Our family holiday is spent in Polzeath, Cornwall, for two whole weeks.  (I won't go into taking my son out of school to do so, that's a whole other topic).  We've done it now for the last 6 years, staying in a static caravan which is situated so perfectly that we don't have to use the car to get to the beach.  We can walk.  No petrol costs, or parking fees, which can add to a holiday's expense.

We also love the site (Valley Caravan Park) because it's geared towards families and has some wildlife and 'pets' for the kids to see.  Regularly the ducks come to the caravan for their bread.  There is Chocolate Duck (left), Huff Puff (below), and Goose (right) who are there every year (thank God foxy loxy hasn't got them).  And if you're lucky a mummy duck might come along with her brood of ducklings, or you'll spot some rabbits (I even saw a squirrel this year!).  Just have to watch out for the cheeky seagulls while trying to feed the ducks!

Personally, I don't think you can beat British beaches.  North Devon and Cornwall have some beautiful beaches, with long stretches of perfect 'castle' building, golden sand, and white surf crashing on to the beaches.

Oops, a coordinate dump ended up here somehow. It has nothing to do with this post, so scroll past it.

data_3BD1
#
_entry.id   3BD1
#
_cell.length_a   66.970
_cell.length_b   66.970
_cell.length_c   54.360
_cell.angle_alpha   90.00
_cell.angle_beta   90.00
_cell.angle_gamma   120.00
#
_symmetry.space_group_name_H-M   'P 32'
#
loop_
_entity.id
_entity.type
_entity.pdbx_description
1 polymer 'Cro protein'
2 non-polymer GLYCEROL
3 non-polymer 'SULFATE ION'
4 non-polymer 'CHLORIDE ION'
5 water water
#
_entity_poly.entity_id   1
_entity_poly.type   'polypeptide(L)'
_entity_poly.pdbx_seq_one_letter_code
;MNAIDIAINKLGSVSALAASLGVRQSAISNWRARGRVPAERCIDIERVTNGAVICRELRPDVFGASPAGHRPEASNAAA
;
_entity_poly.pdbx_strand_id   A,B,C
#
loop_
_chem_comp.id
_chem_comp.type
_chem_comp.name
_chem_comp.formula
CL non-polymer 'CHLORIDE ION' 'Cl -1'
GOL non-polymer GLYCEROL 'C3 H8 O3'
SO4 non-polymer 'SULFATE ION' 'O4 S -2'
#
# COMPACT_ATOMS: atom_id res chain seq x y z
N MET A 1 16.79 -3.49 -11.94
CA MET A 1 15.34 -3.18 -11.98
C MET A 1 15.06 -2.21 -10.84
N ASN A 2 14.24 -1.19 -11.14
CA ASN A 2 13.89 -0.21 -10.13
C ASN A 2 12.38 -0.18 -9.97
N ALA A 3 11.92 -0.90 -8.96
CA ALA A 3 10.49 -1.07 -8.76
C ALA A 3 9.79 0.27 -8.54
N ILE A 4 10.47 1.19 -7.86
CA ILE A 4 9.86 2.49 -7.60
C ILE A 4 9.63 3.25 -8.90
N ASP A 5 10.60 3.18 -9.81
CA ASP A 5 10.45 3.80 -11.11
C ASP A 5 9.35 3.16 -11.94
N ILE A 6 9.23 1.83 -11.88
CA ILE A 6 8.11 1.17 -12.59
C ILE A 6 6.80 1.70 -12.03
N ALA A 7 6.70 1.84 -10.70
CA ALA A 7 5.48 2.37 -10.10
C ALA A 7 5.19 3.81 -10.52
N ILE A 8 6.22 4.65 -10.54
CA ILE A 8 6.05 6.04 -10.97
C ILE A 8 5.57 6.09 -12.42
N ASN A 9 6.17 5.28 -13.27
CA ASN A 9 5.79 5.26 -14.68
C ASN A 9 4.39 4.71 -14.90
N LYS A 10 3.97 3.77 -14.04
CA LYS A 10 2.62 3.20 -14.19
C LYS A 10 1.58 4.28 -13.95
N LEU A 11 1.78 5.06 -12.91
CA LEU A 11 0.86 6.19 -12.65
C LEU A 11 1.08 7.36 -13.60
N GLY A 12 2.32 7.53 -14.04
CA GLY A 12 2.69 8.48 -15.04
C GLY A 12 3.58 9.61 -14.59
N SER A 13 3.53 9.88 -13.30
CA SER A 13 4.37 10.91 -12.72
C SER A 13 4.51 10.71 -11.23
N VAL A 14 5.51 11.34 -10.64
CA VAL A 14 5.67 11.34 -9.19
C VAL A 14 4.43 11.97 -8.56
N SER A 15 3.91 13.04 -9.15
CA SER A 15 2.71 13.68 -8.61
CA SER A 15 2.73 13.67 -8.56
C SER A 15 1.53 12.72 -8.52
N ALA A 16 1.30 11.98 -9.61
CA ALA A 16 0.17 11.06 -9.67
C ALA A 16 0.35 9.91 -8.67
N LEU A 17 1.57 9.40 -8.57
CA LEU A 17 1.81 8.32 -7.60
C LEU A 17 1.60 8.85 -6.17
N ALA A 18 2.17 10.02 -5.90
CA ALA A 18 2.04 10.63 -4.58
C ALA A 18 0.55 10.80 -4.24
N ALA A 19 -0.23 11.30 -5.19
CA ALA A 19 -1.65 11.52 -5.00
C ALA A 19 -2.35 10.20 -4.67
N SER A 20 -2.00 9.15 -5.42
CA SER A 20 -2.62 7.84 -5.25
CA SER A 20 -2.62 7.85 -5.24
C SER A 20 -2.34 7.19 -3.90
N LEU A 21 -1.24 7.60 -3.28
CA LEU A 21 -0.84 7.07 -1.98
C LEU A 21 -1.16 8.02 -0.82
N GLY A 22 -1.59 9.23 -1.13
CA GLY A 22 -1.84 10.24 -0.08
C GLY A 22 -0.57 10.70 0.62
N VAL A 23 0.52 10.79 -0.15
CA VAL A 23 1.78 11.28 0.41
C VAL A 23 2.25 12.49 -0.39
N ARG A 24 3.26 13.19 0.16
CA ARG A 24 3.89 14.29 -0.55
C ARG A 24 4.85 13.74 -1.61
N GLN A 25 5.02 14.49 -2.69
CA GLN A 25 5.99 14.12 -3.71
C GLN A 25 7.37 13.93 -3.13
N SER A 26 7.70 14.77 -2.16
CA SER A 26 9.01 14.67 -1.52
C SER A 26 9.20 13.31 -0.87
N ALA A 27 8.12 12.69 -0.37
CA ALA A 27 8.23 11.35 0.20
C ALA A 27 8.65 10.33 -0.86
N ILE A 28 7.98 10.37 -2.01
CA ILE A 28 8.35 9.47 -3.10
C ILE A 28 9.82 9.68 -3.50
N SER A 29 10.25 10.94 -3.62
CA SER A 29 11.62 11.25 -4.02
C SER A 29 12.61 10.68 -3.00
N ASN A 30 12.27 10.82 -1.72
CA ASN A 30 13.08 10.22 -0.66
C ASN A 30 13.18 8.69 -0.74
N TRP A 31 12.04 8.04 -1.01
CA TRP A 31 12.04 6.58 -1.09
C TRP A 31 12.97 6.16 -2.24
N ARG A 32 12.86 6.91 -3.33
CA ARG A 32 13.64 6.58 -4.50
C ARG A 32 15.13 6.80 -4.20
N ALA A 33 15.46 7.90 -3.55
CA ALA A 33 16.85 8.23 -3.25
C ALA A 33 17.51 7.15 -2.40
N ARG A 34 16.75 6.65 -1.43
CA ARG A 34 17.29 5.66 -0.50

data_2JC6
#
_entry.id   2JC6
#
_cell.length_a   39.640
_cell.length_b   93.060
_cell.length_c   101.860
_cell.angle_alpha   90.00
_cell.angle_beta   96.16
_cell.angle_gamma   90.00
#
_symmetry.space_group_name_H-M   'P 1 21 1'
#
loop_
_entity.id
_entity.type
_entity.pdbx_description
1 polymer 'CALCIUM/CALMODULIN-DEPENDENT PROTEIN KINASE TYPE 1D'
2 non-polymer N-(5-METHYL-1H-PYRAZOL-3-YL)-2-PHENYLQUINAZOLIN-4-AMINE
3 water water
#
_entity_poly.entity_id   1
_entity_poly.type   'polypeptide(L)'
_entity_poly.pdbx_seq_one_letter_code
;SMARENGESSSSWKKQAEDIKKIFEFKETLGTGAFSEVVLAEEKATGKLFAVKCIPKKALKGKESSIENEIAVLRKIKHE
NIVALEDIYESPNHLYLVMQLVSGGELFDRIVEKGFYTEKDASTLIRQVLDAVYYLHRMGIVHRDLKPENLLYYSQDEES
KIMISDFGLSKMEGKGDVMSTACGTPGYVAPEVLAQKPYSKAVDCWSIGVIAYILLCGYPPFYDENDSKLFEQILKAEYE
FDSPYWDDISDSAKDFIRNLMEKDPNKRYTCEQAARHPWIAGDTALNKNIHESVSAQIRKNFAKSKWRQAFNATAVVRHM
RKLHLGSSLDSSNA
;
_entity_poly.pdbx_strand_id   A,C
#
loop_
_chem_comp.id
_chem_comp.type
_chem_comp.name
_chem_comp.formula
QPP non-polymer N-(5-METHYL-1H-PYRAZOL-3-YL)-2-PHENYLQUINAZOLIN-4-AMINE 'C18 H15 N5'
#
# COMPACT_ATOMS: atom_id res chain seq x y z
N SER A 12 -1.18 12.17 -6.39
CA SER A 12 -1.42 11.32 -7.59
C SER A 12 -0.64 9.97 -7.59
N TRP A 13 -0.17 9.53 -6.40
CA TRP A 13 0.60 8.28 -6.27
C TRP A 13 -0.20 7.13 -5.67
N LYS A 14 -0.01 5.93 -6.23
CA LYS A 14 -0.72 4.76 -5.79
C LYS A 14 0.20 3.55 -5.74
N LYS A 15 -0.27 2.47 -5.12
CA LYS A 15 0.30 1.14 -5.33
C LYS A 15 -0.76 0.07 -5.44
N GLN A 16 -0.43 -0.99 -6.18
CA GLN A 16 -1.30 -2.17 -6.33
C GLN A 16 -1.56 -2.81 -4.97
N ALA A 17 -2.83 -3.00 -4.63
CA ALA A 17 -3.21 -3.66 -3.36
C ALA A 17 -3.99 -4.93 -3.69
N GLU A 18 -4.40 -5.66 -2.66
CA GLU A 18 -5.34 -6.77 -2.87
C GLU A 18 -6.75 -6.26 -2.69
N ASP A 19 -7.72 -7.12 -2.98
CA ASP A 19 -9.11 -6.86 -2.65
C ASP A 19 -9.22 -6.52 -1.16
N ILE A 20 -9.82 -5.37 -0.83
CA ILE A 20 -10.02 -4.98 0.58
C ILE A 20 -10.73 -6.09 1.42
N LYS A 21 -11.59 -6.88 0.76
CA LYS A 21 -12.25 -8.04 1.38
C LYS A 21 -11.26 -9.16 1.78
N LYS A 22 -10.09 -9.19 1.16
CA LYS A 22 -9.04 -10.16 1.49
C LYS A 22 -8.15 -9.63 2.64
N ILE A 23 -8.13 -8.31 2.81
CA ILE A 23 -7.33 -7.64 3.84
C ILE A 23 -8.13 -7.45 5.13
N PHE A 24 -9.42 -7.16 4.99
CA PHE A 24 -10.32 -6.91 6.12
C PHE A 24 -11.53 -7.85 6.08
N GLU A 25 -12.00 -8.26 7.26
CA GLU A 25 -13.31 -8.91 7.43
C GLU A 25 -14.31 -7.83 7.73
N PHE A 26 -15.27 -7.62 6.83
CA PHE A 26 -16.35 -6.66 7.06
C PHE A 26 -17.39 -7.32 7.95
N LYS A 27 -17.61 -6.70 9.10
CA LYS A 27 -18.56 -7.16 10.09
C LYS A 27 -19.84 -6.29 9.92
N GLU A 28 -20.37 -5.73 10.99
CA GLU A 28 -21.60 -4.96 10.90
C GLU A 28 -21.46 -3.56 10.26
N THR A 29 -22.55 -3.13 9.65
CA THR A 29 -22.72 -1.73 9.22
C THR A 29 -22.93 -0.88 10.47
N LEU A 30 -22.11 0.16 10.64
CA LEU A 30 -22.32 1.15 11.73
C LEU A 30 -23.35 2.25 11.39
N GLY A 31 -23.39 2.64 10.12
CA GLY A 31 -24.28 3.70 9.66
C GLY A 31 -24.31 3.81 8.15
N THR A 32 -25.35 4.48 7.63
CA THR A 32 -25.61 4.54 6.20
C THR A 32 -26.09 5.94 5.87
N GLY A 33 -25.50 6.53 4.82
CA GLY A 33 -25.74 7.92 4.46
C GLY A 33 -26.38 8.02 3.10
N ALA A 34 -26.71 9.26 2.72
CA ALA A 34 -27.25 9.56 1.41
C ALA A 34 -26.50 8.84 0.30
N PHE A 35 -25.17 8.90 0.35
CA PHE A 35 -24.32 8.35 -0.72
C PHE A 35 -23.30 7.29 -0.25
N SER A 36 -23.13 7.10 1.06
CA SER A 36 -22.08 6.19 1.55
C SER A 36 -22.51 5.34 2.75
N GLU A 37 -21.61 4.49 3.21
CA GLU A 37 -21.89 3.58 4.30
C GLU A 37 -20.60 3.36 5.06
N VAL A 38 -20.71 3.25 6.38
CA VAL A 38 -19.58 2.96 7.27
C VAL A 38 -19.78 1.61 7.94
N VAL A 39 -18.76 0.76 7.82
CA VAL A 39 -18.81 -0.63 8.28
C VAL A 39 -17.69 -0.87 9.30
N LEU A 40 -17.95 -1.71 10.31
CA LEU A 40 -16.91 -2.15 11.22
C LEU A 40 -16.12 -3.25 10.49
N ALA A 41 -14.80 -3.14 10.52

I myself was dragged up on Woolacombe beach every year as a kid.  Dad (aka Grandad Ron) was never going to take us away on a plane! Crikey! That would mean getting a passport and enduring hell at an airport!  (It's not that bad, but I know it's something my dad would never have the patience for).

But to be honest, I'm grateful.  When the sun is out here, it's hot! (I've come back with a lovely tan, plastering factor 20 on me everyday).  And if you read the warnings on the back of suncream bottles, well, we shouldn't even be on the beach between 11am and 3pm!  So imagine going somewhere hot and trying to protect your little ones.  I know some choose to do it, but it's not for me.  Not with kids.  I'm not keen on taking small children on aeroplanes.  Gosh, the stress in the car with 'Are we there yet?'  I can only imagine it quadrupled on a plane with 300 other passengers glaring at you as you reply 'NOT YET! (It's just round the corner).'

I like Cornwall.

When the sun's out, Cornwall is great.  (I know the reason we do tend to go abroad is to guarantee the sun and I don't blame anyone who's not got kids - I did it before kids!).  And even on the days where it's not so bright, there are walks to do, and touristy things that are perfect for the rainy day.  This is Britain after all!  They prepare for rain, too.

Okay - so the sea water might be cold, (especially the earlier in the year you go) but you get used to it.  Honest!  And really, the kids don't care.  Kieran stood there shivering at the same time saying, "I'm not shibbering."  (His v's are b's at the moment.  Caraban, Nanny Sylbie... It's quite cute).  But could we get him out of the water?  What do you think?

And on our last day, as we walked around to Padstow, you would not believe how blue and clear the sea looked.  You'd think you would only glimpse water as beautiful and clean as that some where hot and tropical.